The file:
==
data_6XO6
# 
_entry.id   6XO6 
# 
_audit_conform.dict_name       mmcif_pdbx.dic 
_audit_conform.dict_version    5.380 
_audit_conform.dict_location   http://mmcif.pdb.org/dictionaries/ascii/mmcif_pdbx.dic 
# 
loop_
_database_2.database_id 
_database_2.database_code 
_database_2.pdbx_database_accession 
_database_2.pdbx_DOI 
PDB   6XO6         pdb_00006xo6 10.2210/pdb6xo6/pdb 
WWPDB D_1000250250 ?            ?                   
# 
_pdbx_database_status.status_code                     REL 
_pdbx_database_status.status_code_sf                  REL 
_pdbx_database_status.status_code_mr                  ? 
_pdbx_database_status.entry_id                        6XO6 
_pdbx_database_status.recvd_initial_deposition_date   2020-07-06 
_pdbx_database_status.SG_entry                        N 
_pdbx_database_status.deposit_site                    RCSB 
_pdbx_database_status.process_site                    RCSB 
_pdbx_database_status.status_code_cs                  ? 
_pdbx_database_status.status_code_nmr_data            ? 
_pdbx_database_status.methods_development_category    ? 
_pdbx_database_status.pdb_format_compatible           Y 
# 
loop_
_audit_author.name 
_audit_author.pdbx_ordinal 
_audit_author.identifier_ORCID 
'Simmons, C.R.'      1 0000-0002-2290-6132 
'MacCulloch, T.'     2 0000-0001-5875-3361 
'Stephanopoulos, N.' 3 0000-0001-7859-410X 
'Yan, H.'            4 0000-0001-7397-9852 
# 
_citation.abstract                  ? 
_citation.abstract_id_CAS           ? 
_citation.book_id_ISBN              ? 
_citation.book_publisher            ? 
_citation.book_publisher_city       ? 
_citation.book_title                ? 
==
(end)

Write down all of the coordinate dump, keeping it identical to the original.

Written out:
data_6XO6
# 
_entry.id   6XO6 
# 
_audit_conform.dict_name       mmcif_pdbx.dic 
_audit_conform.dict_version    5.380 
_audit_conform.dict_location   http://mmcif.pdb.org/dictionaries/ascii/mmcif_pdbx.dic 
# 
loop_
_database_2.database_id 
_database_2.database_code 
_database_2.pdbx_database_accession 
_database_2.pdbx_DOI 
PDB   6XO6         pdb_00006xo6 10.2210/pdb6xo6/pdb 
WWPDB D_1000250250 ?            ?                   
# 
_pdbx_database_status.status_code                     REL 
_pdbx_database_status.status_code_sf                  REL 
_pdbx_database_status.status_code_mr                  ? 
_pdbx_database_status.entry_id                        6XO6 
_pdbx_database_status.recvd_initial_deposition_date   2020-07-06 
_pdbx_database_status.SG_entry                        N 
_pdbx_database_status.deposit_site                    RCSB 
_pdbx_database_status.process_site                    RCSB 
_pdbx_database_status.status_code_cs                  ? 
_pdbx_database_status.status_code_nmr_data            ? 
_pdbx_database_status.methods_development_category    ? 
_pdbx_database_status.pdb_format_compatible           Y 
# 
loop_
_audit_author.name 
_audit_author.pdbx_ordinal 
_audit_author.identifier_ORCID 
'Simmons, C.R.'      1 0000-0002-2290-6132 
'MacCulloch, T.'     2 0000-0001-5875-3361 
'Stephanopoulos, N.' 3 0000-0001-7859-410X 
'Yan, H.'            4 0000-0001-7397-9852 
# 
_citation.abstract                  ? 
_citation.abstract_id_CAS           ? 
_citation.book_id_ISBN              ? 
_citation.book_publisher            ? 
_citation.book_publisher_city       ? 
_citation.book_title                ? 